Lack of strong guarantees are a major reason why banks don’t green-light challenging projects. Foundations could create a pooled-guarantee program to work funding projects specifically targeting small businesses on a commercial corridor or in a multi-tenanted building in a neighborhood of need.
The Kresge Foundation’s recent announcement of $33.1 million in first-loss commitments from 11 organizations (expected to unlock more than $150 million in new community investments) shows a path forward for others on this front.
Increase support for small businesses directly
Currently, most small businesses are either self-funded or borrow from family and friends. Of the top three sources of initial capital used by new businesses, 64.4 percent comes from “personal/family savings”; 16.5 percent from business loans from banks or financial institutions; and 9.1 percent from personal credit cards.
Venture capital is all the way at the other end of the spectrum, used by only 0.5 percent of entrepreneurs.
To begin to even the playing field, we’ll need small business accelerators and loans that intentionally provide funding and business coaching for underrepresented entrepreneurs, who don’t have access to capital.
Existing loans, like SBA loans, are a start. But in order to make a dent in these statistics, the funding and support will need to be greater and more creative, like creating grants for matching requirements or subsidizing office space.
Focus on commercial corridors and multi-tenant small business spaces
Speaking of subsidizing office spaces, creating channels for entrepreneurs to test their products throughout the city—not just in one or a few locations—would create well-paved paths for generations to come.
The best example of this is Reading Terminal Market, where subsidizing retailers through city and convention center profits has allowed the Terminal to become the state of Pennsylvania’s largest redeemer of SNAP benefits (previously known as food stamps), and thus a rare space where people of diverse races and classes converge to patronize small businesses.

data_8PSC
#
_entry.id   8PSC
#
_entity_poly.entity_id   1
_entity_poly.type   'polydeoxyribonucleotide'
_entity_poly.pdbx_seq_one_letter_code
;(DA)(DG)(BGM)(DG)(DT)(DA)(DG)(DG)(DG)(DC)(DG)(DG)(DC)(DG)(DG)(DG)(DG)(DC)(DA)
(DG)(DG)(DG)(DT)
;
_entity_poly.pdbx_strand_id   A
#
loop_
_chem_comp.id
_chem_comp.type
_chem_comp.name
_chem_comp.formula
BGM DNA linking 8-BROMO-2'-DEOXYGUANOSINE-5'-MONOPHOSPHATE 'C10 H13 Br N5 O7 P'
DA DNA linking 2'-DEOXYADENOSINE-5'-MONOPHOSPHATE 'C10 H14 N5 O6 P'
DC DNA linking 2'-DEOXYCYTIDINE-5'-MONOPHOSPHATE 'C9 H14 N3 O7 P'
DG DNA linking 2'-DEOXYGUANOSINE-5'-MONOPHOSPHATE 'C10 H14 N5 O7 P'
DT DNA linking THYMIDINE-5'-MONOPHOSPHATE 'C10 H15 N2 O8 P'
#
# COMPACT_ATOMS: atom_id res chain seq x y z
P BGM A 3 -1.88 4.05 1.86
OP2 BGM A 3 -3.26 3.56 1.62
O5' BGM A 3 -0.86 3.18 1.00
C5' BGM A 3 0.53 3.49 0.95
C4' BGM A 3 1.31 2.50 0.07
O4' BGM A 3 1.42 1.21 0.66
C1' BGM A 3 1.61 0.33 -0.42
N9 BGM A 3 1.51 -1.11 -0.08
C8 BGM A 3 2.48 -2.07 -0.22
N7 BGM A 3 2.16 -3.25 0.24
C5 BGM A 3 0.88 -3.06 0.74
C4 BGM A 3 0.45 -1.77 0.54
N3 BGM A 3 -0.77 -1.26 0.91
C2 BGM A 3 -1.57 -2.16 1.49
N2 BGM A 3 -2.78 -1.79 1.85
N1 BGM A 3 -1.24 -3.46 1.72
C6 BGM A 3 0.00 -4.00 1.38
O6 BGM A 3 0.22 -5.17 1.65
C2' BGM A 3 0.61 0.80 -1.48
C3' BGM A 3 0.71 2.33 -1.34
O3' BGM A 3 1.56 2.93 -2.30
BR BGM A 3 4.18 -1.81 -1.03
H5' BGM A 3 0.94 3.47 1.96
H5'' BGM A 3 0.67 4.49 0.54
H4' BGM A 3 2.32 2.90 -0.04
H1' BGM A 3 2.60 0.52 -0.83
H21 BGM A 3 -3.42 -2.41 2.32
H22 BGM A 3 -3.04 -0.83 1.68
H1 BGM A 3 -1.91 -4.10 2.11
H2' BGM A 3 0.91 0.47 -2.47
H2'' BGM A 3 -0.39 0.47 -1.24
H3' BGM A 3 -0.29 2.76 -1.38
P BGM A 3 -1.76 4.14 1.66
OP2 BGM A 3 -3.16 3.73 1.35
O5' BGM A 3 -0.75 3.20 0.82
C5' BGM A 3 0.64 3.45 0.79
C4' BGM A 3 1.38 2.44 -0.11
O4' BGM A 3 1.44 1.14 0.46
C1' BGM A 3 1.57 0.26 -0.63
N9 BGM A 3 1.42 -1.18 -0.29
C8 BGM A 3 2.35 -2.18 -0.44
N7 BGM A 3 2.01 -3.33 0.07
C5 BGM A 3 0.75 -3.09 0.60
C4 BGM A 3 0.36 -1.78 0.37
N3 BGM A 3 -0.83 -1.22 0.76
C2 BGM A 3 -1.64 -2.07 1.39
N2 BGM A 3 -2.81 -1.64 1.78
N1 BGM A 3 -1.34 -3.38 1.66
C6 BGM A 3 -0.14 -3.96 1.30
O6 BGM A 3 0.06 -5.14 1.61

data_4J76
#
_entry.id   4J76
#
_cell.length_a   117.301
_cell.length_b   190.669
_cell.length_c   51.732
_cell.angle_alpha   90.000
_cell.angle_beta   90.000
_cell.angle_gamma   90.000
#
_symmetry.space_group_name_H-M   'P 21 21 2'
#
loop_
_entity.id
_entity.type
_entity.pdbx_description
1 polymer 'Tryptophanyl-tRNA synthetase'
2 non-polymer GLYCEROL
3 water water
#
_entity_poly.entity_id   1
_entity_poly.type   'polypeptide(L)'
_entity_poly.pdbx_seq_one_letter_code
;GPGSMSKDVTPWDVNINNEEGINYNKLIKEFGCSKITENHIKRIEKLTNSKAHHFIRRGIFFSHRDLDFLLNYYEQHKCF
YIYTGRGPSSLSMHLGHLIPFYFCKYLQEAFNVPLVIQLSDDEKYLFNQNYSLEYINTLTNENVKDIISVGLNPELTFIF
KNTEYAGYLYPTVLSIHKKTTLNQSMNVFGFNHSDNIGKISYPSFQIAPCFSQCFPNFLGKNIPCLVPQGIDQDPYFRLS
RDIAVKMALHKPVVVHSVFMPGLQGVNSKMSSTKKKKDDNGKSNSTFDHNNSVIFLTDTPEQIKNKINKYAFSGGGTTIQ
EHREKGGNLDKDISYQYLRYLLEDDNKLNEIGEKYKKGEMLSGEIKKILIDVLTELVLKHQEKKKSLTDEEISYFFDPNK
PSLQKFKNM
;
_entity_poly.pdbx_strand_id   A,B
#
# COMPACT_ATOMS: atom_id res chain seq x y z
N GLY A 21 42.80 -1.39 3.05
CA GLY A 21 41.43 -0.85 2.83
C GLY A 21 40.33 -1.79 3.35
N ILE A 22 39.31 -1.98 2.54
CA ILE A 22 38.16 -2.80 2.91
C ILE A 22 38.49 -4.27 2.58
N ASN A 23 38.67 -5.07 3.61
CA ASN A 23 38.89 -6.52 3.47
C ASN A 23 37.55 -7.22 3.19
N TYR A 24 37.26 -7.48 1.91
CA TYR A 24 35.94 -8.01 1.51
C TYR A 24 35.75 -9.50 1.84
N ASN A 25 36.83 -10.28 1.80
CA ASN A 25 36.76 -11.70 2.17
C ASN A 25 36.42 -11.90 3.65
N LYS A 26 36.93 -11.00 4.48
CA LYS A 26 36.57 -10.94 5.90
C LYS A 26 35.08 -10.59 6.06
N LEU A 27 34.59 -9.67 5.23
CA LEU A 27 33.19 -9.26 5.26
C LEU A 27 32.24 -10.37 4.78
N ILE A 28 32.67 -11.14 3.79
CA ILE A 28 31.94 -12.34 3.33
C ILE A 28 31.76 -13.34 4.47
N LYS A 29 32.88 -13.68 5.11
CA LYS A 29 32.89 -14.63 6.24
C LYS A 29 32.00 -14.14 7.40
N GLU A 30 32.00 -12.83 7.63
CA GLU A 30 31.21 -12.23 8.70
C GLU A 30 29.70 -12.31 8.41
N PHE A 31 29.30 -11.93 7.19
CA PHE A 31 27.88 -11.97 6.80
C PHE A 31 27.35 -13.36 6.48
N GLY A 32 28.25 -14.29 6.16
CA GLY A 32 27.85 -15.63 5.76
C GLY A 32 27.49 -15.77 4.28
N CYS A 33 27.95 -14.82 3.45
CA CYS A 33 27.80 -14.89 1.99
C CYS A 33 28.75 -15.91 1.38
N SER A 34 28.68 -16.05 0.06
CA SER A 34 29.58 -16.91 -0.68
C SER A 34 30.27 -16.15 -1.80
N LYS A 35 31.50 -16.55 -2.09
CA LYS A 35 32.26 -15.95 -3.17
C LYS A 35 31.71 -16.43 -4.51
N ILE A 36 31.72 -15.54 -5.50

Expanding this model throughout the city, especially on commercial corridors, would give entrepreneurs meaningful exposure to customers and dramatically improve their burdens toward achieving their first market or retail location.
We can do this. If there’s just one heartening lesson our city should have learned from last year’s all-hands effort to lure Amazon HQ2 to Philly, it’s this: When this city has a cause we believe in, we can muster the political ability and civic will to move mountains.
We showed them just how much Philadelphia has to offer, with slick videos and an in-depth proposal highlighting our vibrancy, talent pool, diversity, livability and transportation. We offered the earth, the moon and the sun in the form of $1.1 billion in tax breaks.
But as badly as Philly wanted to become home to Amazon, a city’s fortunes rarely rise or fall on one corporate savior. When they walked away, that slap in the face was an important wakeup call. Now it’s time for us to bring the same unified energy we brought to HQ mania to make a true investment in our city’s healthy economy, for the long term: the small businesses.
And what of Shift Capital’s own bank loan tale, in which the future of our fledgling company hung in the balance?
Two years later we did get the loan we needed—from the combination of Goldman Sachs Urban Investment, a group known for their leading edge urban commitments, and a secondary loan from Philadelphia Industrial Development Corporation and LISC Philly—which allowed us to close that pivotal real estate deal in Kensington.
As a result, just as we hoped, we converted that abandoned building into spaces for makers and small businesses, now called MaKen Studios. Thus far, our own small-business, mostly noncredit tenants have brought 700 permanent jobs to the neighborhood.
We at Shift are thrilled to be adding vibrancy and an enhanced sense of community to the neighborhood, as well as our economic impact providing the goods and services people want, from locally sourced talent.
Brian Murray is principal of Shift Capital, a B Corp socially minded developer in Kensington.